Driving in Costa Rica can certainly be a challenge as road conditions are quite variable, the drivers are very aggressive and you need to be prepared for almost anything. In the mountainous areas we always approach each corner expecting there to be a car, motorcycle, truck or small herd of cattle in our lane. Once you are off of the major highways the roads can be quite narrow and extremely twisting as they wind up and down hills. We’ll talk about some other safety tips in our next post. Don’t let this discourage you however as the freedom of having your own vehicle is well worth it.


We left Liberia on Monday morning and headed south on the Pan American Highway (Route 1) which is now a very nice divided 4 lane highway all the way to the bustling and usually hot town of Canas. Route 1 at this point takes you through rolling pastures dotted with the famous Guanacaste trees for which the province is named. From Canas we headed east to begin the climb up the foothills to the pleasant agricultural town of Tilaran.


Once you leave Tilaran you soon arrive at some some wonderful viewpoints across Lake Arenal. This is a man made lake which was expanded in 1979 and is the largest lake in Costa Rica. It provides water for hydroelectricity, irrigation and domestic use to a large portion of northwestern Costa Rica. If you are fortunate, as we were to experience a clear day you will get your first dramatic glimpse of Arenal Volcano in the distance at the opposite end of the lake.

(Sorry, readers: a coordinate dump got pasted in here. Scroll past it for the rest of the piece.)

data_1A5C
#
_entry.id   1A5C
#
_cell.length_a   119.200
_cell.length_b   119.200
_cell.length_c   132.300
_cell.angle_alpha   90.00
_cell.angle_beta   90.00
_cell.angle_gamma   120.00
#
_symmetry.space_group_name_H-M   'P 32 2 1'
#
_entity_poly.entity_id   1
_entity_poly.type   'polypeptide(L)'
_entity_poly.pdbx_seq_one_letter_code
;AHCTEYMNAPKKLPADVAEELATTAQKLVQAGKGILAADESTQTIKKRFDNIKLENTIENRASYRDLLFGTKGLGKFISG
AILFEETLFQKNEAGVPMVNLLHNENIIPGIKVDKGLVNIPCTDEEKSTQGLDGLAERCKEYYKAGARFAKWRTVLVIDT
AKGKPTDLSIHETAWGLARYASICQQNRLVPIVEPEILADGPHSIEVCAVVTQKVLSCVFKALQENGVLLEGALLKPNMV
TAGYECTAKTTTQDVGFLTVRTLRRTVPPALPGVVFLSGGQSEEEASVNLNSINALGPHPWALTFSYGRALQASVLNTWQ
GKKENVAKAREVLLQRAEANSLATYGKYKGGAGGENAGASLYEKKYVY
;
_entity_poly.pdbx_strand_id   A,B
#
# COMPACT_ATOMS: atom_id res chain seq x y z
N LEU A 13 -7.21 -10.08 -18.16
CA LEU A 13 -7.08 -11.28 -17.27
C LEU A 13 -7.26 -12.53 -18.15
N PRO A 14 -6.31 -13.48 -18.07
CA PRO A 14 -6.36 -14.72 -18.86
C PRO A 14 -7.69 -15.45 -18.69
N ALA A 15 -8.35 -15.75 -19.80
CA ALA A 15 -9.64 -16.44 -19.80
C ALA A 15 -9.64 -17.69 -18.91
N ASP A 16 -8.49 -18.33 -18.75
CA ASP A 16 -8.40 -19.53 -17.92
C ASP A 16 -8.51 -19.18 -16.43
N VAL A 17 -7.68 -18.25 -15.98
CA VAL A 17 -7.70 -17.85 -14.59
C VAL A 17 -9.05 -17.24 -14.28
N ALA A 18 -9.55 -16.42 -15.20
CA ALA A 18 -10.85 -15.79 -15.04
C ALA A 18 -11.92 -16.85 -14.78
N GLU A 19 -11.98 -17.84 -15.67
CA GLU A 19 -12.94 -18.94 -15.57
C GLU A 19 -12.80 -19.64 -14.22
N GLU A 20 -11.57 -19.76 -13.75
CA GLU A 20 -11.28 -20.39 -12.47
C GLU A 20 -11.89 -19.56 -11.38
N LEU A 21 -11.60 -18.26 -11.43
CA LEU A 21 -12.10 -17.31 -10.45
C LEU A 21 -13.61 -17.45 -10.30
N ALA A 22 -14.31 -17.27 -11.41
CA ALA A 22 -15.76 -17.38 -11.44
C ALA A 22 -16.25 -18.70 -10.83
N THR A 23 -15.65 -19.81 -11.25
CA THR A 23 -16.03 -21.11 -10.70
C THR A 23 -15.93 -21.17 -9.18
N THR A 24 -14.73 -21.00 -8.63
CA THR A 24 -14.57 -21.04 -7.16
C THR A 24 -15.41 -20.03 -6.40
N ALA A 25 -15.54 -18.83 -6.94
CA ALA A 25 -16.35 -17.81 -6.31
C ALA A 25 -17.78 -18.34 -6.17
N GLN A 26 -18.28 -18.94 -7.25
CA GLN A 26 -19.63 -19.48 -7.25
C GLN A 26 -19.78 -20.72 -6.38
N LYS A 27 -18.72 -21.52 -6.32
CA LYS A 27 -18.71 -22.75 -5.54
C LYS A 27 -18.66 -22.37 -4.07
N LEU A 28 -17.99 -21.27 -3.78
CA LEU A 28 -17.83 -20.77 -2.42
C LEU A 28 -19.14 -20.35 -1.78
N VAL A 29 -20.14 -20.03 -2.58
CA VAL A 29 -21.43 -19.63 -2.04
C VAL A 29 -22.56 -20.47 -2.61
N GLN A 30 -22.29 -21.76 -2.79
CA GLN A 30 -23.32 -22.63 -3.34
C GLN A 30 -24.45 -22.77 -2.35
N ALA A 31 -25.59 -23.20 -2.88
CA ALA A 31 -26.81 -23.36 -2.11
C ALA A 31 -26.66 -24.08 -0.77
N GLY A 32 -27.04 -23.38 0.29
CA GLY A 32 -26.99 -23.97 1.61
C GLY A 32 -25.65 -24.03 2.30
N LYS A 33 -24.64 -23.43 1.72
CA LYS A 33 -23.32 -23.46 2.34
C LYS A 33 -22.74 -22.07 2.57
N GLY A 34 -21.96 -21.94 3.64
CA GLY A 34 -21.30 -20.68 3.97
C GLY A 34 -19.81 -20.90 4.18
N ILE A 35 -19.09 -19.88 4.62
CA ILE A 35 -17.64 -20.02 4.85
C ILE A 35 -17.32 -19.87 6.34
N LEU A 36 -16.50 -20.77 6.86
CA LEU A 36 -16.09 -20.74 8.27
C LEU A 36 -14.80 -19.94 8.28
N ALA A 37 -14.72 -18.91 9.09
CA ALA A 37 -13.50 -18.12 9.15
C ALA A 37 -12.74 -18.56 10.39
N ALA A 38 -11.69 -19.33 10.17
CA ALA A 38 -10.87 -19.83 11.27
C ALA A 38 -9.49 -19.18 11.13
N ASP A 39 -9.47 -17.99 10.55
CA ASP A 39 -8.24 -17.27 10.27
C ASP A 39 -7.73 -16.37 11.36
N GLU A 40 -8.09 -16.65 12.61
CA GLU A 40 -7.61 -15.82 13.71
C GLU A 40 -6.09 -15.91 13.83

The road then begins to wind its way around the lake offering many interesting photo opportunities. We stopped for lunch at one of our favorite little towns, Nuevo Arenal, which was created in 1979 with the building of a new dam to relocate the displaced town of Arenal. This isn’t a tourist town at all but has a fairly large expat community which seems to have adapted reasonably well to the mix of local and expat needs and services. Moya’s Place right on the main street has excellent pizza and pasta and we enjoyed a great lunch there.